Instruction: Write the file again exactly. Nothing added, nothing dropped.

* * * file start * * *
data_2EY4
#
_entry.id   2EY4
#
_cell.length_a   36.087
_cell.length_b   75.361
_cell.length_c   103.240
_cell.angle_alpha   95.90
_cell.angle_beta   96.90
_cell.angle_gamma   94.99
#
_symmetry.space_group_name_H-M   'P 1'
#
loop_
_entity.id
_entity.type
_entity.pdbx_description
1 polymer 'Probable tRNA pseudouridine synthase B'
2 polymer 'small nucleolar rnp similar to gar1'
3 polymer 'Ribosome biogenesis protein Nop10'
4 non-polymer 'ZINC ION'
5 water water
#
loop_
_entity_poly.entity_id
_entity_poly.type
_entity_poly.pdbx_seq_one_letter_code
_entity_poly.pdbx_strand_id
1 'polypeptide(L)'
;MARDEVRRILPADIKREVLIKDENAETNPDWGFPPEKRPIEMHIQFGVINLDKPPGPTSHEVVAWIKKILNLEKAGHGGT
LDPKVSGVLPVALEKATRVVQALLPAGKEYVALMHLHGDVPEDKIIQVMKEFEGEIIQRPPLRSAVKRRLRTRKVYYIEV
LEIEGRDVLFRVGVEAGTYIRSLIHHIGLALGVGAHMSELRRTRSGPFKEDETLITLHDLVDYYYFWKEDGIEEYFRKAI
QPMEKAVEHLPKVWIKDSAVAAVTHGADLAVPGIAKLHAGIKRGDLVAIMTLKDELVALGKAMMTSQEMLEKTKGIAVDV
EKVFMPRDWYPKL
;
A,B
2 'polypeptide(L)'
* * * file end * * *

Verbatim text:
data_2EY4
#
_entry.id   2EY4
#
_cell.length_a   36.087
_cell.length_b   75.361
_cell.length_c   103.240
_cell.angle_alpha   95.90
_cell.angle_beta   96.90
_cell.angle_gamma   94.99
#
_symmetry.space_group_name_H-M   'P 1'
#
loop_
_entity.id
_entity.type
_entity.pdbx_description
1 polymer 'Probable tRNA pseudouridine synthase B'
2 polymer 'small nucleolar rnp similar to gar1'
3 polymer 'Ribosome biogenesis protein Nop10'
4 non-polymer 'ZINC ION'
5 water water
#
loop_
_entity_poly.entity_id
_entity_poly.type
_entity_poly.pdbx_seq_one_letter_code
_entity_poly.pdbx_strand_id
1 'polypeptide(L)'
;MARDEVRRILPADIKREVLIKDENAETNPDWGFPPEKRPIEMHIQFGVINLDKPPGPTSHEVVAWIKKILNLEKAGHGGT
LDPKVSGVLPVALEKATRVVQALLPAGKEYVALMHLHGDVPEDKIIQVMKEFEGEIIQRPPLRSAVKRRLRTRKVYYIEV
LEIEGRDVLFRVGVEAGTYIRSLIHHIGLALGVGAHMSELRRTRSGPFKEDETLITLHDLVDYYYFWKEDGIEEYFRKAI
QPMEKAVEHLPKVWIKDSAVAAVTHGADLAVPGIAKLHAGIKRGDLVAIMTLKDELVALGKAMMTSQEMLEKTKGIAVDV
EKVFMPRDWYPKL
;
A,B
2 'polypeptide(L)'